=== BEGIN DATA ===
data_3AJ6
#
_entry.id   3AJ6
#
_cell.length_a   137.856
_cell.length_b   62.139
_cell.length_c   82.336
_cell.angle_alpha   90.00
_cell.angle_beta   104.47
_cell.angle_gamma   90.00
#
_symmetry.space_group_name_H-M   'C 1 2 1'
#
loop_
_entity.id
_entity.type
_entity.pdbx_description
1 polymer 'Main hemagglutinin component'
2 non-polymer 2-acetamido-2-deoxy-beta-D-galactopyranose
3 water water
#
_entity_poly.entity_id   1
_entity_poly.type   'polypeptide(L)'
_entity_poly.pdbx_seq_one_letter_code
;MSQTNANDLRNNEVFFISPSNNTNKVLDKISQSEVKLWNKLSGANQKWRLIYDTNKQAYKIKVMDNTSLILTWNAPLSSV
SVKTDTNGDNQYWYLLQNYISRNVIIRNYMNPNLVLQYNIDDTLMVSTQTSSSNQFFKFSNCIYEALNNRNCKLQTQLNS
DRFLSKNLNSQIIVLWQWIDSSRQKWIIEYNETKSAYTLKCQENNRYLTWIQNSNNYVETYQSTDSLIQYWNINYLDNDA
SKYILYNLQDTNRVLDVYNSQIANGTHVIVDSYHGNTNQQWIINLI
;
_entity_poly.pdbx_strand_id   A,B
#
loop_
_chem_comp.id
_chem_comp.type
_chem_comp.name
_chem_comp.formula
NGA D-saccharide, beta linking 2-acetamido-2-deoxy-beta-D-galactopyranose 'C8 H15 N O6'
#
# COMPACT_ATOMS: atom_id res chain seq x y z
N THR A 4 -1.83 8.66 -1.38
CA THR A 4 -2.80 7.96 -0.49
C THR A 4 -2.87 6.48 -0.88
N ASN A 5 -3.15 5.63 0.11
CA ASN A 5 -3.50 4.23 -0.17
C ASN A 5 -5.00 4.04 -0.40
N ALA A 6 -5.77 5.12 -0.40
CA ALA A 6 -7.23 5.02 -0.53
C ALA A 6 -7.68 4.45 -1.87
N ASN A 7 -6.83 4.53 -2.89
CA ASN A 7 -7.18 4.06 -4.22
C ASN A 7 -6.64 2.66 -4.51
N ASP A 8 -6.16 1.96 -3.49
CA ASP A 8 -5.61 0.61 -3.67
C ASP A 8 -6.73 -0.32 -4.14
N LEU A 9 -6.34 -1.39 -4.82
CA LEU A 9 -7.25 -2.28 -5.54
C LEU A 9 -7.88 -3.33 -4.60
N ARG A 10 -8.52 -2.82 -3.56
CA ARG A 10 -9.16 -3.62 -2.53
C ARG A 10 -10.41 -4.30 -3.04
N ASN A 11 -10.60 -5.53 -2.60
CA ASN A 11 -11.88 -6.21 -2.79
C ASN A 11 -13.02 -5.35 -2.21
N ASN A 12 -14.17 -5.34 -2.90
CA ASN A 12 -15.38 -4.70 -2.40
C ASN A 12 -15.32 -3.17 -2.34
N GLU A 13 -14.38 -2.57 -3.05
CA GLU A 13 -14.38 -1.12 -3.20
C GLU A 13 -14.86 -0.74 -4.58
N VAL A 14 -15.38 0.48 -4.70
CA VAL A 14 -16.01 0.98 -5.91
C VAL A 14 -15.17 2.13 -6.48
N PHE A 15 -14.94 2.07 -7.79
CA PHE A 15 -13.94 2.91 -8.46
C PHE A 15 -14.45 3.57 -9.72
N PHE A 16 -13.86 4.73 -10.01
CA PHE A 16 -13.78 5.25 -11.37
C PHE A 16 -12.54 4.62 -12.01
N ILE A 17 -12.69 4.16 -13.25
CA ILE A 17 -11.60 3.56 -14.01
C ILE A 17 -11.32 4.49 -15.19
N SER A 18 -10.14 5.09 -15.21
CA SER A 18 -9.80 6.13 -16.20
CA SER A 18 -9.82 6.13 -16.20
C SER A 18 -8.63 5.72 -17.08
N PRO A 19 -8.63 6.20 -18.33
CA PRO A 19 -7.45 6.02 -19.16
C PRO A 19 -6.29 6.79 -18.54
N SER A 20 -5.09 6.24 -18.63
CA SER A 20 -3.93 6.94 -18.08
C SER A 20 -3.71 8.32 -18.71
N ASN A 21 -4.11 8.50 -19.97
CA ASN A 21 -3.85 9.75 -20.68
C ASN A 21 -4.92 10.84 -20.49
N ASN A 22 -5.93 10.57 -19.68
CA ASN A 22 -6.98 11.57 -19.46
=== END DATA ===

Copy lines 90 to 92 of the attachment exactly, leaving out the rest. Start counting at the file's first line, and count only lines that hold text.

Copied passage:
CA SER A 20 -3.93 6.94 -18.08
C SER A 20 -3.71 8.32 -18.71
N ASN A 21 -4.11 8.50 -19.97